8 votes
Saylor.org Free Closed [?] Public Affairs & Law Political Science

This course will introduce you to the international relations of the Asia-Pacific region.  In political science, the “Asia-Pacific” region is generally limited to those parts of Asia east of India, and for the purposes of this course, will include Northeast (China, Japan, Taiwan, and the two Koreas) and Southeast Asia (Thailand, Vietnam, Cambodia, Laos, Indonesia, Singapore, and the Philippines).  Countries in South and Southwest Asia, such as the Gulf States, India, Afghanistan, and Pakistan, will not be covered, nor will the Commonwealth countries of Australia and New Zealand.  Globalization, economic ties, national security issues, and politico-military alliances with the U.S. make an understanding of this region important to any political science student or participant in American government. The political systems of Asia have a much longer history (dating back nearly 5,000 years) than do the systems you may be accustomed to studying in the West.  The general philosophical outlooks of the Asian…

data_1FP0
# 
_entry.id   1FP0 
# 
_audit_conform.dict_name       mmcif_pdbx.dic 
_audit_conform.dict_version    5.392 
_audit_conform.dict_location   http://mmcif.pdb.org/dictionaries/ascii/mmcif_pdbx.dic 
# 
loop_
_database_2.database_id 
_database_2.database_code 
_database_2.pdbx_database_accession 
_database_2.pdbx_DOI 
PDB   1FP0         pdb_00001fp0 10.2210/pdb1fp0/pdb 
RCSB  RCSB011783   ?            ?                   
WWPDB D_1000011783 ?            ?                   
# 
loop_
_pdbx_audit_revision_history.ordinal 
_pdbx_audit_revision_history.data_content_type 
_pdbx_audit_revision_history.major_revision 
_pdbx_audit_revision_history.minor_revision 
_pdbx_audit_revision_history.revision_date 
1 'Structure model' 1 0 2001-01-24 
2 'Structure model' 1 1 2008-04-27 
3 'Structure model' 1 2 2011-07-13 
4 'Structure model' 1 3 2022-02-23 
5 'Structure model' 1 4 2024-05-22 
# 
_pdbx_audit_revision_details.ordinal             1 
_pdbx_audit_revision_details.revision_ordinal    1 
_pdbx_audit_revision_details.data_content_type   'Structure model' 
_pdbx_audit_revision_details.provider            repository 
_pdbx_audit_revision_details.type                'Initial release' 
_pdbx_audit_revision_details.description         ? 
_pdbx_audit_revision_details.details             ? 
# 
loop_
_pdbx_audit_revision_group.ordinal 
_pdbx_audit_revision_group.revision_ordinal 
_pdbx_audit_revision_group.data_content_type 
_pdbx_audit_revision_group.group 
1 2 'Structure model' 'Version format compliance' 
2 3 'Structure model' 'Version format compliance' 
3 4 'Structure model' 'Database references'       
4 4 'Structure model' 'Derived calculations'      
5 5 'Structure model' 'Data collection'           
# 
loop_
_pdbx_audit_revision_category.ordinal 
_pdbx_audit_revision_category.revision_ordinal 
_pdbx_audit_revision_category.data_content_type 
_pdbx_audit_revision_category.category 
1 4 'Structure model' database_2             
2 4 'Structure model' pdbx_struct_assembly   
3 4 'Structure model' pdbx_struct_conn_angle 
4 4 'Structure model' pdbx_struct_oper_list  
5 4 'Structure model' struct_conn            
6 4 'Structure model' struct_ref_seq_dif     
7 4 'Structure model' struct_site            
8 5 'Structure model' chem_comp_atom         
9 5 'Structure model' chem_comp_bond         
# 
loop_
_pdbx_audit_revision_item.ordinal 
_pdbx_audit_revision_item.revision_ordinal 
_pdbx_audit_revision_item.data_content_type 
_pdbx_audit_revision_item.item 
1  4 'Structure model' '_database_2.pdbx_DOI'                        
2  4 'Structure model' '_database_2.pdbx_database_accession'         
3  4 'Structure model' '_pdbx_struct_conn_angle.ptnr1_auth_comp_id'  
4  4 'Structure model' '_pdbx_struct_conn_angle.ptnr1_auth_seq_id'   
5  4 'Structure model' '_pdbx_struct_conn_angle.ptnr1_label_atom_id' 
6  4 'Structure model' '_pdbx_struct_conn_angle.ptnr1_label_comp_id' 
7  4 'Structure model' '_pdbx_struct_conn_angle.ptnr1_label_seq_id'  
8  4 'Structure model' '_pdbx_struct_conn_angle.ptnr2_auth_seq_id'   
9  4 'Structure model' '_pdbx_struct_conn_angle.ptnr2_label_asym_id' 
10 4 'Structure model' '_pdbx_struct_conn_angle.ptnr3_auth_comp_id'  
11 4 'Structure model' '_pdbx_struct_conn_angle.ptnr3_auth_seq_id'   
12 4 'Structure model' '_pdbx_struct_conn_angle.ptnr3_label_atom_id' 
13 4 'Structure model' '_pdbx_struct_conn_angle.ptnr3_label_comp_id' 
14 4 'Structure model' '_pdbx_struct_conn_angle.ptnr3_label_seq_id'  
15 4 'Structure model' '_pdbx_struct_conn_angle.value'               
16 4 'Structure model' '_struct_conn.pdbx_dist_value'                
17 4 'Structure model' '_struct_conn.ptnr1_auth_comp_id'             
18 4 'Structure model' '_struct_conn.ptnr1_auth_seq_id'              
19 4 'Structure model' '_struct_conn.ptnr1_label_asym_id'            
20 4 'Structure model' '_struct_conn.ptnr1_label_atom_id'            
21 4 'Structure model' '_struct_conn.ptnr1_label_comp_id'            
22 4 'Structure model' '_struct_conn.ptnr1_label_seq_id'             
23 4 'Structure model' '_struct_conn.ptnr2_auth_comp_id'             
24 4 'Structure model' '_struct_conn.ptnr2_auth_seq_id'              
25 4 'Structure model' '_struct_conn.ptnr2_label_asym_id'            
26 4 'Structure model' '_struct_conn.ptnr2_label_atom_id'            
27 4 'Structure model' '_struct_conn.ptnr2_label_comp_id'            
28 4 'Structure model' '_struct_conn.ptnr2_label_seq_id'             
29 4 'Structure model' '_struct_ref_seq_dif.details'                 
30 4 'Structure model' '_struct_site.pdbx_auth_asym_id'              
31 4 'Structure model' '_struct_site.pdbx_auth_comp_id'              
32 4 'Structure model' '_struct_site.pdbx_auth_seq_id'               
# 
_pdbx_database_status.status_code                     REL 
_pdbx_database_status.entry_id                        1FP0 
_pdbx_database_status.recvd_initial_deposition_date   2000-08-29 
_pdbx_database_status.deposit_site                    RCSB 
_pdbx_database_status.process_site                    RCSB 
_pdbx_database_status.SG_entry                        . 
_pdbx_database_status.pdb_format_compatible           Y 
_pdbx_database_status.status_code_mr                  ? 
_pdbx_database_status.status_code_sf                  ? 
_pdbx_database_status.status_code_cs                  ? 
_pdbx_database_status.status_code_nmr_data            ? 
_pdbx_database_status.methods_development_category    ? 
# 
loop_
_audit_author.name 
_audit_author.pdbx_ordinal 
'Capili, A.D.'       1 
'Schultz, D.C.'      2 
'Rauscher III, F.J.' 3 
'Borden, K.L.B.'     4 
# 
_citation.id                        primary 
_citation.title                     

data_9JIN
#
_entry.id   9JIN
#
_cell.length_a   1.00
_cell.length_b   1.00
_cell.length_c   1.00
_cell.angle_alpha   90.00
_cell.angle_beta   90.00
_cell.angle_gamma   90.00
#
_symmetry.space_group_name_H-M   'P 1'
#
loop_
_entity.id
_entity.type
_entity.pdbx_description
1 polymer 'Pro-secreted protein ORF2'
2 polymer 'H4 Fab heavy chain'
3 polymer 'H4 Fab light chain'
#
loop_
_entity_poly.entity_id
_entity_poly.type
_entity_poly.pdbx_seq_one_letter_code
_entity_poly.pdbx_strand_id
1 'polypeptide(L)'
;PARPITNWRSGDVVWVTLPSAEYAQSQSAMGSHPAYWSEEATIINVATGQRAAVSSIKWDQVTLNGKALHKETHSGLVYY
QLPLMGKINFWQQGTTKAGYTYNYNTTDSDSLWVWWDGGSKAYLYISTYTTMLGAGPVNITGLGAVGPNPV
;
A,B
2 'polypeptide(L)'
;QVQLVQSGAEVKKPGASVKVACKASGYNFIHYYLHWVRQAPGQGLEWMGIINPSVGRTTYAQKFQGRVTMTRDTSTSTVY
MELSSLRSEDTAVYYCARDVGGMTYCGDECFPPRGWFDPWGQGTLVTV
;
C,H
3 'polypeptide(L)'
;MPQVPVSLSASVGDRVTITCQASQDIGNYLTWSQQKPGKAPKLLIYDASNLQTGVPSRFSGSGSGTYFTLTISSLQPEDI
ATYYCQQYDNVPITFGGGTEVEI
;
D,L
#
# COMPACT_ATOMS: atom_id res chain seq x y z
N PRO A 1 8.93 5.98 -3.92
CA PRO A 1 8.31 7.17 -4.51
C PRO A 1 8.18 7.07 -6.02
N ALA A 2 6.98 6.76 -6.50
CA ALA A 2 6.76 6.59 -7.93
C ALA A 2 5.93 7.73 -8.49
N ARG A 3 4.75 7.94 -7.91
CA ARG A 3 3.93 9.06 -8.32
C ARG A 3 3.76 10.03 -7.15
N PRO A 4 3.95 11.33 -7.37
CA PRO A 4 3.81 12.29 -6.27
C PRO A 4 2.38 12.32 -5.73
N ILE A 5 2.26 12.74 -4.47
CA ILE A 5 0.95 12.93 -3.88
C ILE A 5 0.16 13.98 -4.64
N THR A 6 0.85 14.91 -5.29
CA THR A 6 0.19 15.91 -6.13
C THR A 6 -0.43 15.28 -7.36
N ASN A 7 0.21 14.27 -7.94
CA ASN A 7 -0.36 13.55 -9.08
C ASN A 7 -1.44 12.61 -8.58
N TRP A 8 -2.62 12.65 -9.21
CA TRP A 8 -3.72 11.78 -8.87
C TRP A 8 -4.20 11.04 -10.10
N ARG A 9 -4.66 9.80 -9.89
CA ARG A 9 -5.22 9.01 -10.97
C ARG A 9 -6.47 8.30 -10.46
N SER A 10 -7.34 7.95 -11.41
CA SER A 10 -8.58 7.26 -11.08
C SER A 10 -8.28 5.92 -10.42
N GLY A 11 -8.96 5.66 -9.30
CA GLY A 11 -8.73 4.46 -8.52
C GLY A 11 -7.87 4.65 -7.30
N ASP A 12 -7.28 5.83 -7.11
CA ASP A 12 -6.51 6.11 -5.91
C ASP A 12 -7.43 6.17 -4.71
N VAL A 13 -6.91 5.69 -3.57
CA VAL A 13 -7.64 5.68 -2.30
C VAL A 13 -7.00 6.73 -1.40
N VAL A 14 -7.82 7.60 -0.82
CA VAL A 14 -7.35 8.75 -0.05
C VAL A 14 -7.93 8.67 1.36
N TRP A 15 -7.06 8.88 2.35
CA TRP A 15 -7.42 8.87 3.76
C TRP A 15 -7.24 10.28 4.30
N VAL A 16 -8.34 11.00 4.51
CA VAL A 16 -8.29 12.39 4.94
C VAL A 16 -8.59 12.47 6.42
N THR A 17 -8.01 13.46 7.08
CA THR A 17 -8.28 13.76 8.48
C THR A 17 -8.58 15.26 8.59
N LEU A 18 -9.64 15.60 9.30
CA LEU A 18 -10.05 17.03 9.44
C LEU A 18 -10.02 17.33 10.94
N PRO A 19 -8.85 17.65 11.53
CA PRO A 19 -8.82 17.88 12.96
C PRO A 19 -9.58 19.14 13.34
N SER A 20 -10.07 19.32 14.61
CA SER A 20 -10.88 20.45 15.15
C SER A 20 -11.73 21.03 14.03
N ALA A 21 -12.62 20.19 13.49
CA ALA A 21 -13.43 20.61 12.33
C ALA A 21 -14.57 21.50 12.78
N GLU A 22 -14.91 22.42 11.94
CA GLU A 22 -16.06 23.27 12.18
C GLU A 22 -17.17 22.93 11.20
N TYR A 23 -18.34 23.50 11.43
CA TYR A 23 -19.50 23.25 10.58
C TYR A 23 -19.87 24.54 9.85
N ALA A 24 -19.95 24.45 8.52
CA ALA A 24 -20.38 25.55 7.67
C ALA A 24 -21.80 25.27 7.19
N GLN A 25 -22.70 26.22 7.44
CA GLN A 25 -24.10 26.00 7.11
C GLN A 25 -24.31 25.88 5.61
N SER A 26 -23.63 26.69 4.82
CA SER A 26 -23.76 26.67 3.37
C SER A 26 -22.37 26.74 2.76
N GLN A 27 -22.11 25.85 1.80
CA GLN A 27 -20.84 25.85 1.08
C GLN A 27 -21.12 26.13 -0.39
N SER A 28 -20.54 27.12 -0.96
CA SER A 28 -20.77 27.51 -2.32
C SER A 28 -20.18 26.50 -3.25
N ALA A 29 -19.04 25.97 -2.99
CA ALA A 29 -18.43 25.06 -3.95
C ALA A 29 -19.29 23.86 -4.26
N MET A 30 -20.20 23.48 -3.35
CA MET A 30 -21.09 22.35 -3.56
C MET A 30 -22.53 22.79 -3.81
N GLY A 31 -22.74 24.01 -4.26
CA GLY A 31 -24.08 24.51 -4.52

1 votes
Saylor.org Free Closed [?] Public Affairs & Law Political Science

The study of Europe, and its role in the world today, is a story of both tragedy and triumph.  From the ashes of centuries of continental conflict through two World Wars and finally into integration by invitation, the European continent has taken what some have deemed the first tentative steps away from the jealously guarded system of sovereign independent states.  With each shaky step away from its near five-hundred-year-old origins in the bosom of Kantian ideals and the Westphalia system (see works cited for Perpetual Peace by Immanuel Kant; the Westphalia system will be discussed in Unit 1), the continent finds itself in conflict with the very nature of its original intent.  Over the past half century, we have seen Europe move away from the world of nation-states and embrace the still largely undefined and constantly evolving idea of member-states. Yet, Europe and the many states within her bounds also guard their position within the realm of international society.  With states flinching away from cu…

7 votes
Saylor.org Free Closed [?] Public Affairs & Law Political Science